parshat Hayei Sarah
In a previous post (Divine Birthers II) I continue to explore the child of God in the Hebrew tradition, but since I am currently in Israel and spending most of my time meeting with Israelis and traveling the land… a welcome opportunity to revisit the notion of the “people of the Land”…. עַם הָאָרֶץ
And Abraham bowed down before the people of the land. And he spoke unto Ephron in the hearing of the people of the land, saying: ‘But if thou wilt, I pray thee, hear me: I will give the price of the field; take it of me, and I will bury my dead there.’ (Genesis 23: 12-13)
וַיִּשְׁתַּחוּ, אַבְרָהָם, לִפְנֵי, עַם הָאָרֶץ
וַיְדַבֵּר אֶל-עֶפְרוֹן בְּאָזְנֵי עַם-הָאָרֶץ, לֵאמֹר, אַךְ אִם-אַתָּה לוּ, שְׁמָעֵנִי: נָתַתִּי כֶּסֶף הַשָּׂדֶה, קַח מִמֶּנִּי, וְאֶקְבְּרָה אֶת-מֵתִי, שָׁמָּה
I had dinner with a long-time friend of my family; a card-carrying member of the Labour Party who at 95 has participated, one way or the other, in every war and served his country in the ministry of defense for many years. When discussing the current difficult situation, he said with a twinkle in his eye… the Problem with the Jewish State is the Jews.. I had heard the comment before and it follows a long tradition of blaming the problems in the Holy Land on those who come before or after the blamer…..
In Abraham’s case, the “people of the land” are the Hittites who preceded the Hebrew in the land of Canaan. Abraham wants to buy his first plot of land and the Hittites would prefer that he just visit and bury his wife on land that is charitably provided to him with limited recourse. Somehow, the concept of the People of the Land always means the people that immigrated to the land before me. Somehow these previous immigrants are always a thorn in the butt and the source of problems inherited by those that follow.
Many years latter, in Talmudic times, the term Am Ha-Aretz” was used to refer to an ignorant Jew, but the source of this pejorative which became popular with the rise of the Pharisees and Rabbinic Judaism was actually with the return of the exiled Jews from Babylonia. Writes Aharon Oppenheimer in his classic: The Am Ha-Aretz: A Study in the Social History of the Jewish People in the Hellenistic-Roman Period, 1997 (note to page83):
The Jews in Babylonia, led by Ezra and Nechemia had changed the face of Judaism. When the first temple was standing, washing and purification before eating food was relegated to the priests and Levites and to eating temple sanctified food. The returning Babylonian Jews had extended this requirement to every Jew and for all foodstuff. Similarly tithing was continued by the Babylonian Jews, even though the priests, who benefited from such tithing, no longer had a Temple to work in. The Jews who had remained in Israel, known as the Amei Ha-aretz had not gotten this memo and probably thought that the Babylonian Jews were living in denial… there was no longer any reason to ritually wash nor tithe. Similarly, the Jews in Babylonia had come up with this idea of the resurrection of the dead and possibly other such elements of eschatology such as belief in the world-to-come and a messianic age…. here too the Am Ha’aretz did not get the memo. The Am Ha’aretz, were for the Pharasees an annoying reminder that they had, in fact, re-invented Judaism… not rediscovered it.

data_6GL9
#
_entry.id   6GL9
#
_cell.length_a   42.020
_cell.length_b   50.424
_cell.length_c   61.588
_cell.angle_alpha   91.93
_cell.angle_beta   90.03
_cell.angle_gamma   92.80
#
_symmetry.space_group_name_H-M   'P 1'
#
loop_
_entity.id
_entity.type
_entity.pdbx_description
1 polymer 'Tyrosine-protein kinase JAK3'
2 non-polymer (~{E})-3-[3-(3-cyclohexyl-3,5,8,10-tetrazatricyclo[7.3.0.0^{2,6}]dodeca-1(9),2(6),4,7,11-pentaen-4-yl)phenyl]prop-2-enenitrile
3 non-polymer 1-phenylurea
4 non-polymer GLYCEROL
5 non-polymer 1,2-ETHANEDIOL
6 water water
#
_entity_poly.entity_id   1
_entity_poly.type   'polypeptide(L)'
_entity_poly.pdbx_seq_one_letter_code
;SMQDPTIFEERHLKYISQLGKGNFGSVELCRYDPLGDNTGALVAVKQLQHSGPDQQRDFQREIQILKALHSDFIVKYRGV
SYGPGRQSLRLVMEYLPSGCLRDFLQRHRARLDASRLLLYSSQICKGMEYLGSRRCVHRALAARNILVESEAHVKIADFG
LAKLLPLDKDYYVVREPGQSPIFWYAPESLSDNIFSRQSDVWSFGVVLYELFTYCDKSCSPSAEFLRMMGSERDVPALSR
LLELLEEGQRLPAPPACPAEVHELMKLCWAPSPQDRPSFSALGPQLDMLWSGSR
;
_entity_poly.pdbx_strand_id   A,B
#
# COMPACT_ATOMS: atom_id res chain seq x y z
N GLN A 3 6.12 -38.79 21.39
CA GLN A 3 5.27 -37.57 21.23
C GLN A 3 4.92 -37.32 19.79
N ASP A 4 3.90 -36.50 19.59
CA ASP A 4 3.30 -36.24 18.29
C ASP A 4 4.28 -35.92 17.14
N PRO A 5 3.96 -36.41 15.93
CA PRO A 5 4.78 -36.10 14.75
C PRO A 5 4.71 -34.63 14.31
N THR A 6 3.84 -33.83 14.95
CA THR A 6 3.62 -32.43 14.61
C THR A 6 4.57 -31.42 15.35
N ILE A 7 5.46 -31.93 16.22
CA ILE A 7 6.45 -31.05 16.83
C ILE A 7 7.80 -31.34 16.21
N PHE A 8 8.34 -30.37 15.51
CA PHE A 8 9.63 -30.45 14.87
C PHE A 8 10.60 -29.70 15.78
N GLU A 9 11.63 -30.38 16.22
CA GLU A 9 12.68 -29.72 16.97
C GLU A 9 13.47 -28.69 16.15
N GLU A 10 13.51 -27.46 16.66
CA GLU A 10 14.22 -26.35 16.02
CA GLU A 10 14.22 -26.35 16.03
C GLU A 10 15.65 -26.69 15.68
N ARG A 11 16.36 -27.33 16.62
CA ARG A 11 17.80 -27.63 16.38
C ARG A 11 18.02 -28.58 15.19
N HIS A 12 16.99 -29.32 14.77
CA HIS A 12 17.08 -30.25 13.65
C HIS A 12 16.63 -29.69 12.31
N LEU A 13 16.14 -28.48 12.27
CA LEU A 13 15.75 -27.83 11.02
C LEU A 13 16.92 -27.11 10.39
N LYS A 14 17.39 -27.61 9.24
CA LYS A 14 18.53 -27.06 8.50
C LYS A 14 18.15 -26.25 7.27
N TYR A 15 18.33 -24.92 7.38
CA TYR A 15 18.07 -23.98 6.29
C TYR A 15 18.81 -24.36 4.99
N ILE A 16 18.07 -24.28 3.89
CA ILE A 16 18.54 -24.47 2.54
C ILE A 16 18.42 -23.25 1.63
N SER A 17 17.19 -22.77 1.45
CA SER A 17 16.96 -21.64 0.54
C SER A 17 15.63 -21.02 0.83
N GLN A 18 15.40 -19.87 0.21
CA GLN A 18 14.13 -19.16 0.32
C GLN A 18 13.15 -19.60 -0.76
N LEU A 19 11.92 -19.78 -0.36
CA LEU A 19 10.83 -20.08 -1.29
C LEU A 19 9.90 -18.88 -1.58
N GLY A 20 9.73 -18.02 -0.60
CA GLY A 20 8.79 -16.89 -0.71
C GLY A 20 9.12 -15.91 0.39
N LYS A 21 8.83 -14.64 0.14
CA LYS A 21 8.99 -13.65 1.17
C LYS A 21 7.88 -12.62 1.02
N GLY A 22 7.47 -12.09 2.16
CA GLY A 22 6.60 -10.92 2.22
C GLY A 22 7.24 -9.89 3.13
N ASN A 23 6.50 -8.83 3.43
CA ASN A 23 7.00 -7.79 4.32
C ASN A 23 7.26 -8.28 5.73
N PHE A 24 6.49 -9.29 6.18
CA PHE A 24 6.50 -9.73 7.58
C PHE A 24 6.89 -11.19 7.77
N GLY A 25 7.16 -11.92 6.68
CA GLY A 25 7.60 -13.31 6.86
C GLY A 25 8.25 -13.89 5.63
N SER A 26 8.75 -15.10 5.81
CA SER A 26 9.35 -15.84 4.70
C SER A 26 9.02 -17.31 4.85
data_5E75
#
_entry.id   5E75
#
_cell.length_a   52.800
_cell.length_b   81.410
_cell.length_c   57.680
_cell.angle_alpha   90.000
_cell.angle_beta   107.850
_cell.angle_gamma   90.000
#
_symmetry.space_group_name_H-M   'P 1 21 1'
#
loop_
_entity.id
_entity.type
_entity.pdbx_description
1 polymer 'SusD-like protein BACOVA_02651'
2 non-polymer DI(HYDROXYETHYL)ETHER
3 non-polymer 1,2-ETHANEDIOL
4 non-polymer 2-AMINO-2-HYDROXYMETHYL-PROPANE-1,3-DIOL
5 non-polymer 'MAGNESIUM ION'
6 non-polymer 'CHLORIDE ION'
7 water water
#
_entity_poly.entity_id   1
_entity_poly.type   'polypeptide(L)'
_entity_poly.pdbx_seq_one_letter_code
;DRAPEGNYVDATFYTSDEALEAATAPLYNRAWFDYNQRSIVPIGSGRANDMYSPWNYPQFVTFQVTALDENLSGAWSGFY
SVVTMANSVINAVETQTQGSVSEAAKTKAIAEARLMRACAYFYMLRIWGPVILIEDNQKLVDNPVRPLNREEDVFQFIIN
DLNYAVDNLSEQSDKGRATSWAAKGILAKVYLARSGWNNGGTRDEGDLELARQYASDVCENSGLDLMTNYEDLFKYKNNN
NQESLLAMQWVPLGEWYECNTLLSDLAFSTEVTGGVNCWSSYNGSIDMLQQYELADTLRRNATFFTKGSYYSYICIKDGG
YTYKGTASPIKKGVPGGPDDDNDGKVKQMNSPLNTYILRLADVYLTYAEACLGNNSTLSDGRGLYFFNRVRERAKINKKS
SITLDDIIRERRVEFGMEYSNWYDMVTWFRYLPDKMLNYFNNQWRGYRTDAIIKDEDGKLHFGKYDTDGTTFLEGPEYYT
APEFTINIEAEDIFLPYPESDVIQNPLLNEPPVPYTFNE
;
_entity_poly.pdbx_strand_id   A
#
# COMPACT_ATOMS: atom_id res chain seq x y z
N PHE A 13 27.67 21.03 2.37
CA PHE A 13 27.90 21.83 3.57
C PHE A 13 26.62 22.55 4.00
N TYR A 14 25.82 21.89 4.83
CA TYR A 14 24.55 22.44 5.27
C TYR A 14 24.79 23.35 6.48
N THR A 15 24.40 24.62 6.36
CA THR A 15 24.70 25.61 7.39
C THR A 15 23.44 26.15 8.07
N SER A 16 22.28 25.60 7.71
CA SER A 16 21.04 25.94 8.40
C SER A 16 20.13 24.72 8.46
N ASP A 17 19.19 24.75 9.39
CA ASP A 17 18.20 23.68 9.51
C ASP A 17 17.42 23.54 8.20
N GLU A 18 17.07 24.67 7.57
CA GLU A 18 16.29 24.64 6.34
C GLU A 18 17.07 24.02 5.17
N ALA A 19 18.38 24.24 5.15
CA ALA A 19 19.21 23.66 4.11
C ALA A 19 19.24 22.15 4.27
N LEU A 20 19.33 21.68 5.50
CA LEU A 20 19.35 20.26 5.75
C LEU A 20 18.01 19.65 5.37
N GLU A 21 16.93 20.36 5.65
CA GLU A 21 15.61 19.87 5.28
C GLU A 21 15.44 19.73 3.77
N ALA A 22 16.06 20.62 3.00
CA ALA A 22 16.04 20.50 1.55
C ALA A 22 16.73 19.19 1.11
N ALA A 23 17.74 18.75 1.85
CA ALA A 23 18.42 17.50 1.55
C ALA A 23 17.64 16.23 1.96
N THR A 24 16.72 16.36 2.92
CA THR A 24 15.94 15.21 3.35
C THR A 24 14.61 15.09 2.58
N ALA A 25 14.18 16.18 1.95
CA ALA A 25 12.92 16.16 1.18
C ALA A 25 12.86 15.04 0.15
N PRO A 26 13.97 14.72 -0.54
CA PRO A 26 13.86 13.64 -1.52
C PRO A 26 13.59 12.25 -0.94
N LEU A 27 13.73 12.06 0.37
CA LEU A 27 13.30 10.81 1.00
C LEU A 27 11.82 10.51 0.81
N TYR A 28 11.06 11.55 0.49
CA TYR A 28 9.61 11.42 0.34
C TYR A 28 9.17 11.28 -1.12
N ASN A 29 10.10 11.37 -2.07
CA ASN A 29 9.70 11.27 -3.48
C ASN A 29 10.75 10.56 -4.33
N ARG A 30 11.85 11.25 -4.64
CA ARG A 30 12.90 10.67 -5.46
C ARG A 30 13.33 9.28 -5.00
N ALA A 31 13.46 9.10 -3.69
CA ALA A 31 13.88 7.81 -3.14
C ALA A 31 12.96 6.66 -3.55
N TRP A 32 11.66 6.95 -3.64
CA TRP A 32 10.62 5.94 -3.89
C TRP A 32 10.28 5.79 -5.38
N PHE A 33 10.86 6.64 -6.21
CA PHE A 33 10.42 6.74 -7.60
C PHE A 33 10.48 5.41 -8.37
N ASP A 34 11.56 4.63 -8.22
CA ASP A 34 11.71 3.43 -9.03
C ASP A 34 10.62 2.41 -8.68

In current parlance, Am ha’aretz (or AMHA) refers to a movement arising from the early pioneers in Israel and their love of the land. Members of AMHA in Israel tend to be in elite military units and kibbutzim and reflect the traditional values of the secular Israeli pioneers. The leaders of AMHA are called Shoftim, and are elected by the membership. AMHA has also spread to the USA in recent years, where the first Shofet outside of Israel now resides. (see: Wikipedia: Am ha’aretz).
There is a profound irony about this too holy land that brings immigrants based on their love and connection to it’s history but who at the same time deride and blame the achievements of the immigrants who preceded them… the am ha’aretz.
The late Arik Einstein and Uri Zohar, in a wonderful comic skit, portray the common social phenomenon where every immigrant group is disparaged by the group that precedes it and likewise disparages the one to follow. The skit, which I am happy to provide below, pokes fun at the deep cultural rifts in Israel till today. It would have been equally entertaining and relevant to make a skit about how, only in the land of Israel, each subsequent immigration disparages and undermines the contributions of those who preceded it… the am ha’aretz.
Maybe for the rifts to heal, we need a new aliya… a new immigration where we all accept our immigrant status at the same time as accepting our being people of the land… maybe we all need to live more in the moment of aliya and less in the various strata of the land. Maybe that’s the message of the current seventh Shemita/Sabbatical year where we need to separate from the land, in order to live in it. Shemita Shalom.
 For more recent scholarship on this subject see Daniel Boyarin , Border Lines: The Partition of Judaeo-Christianity p. 251 note 122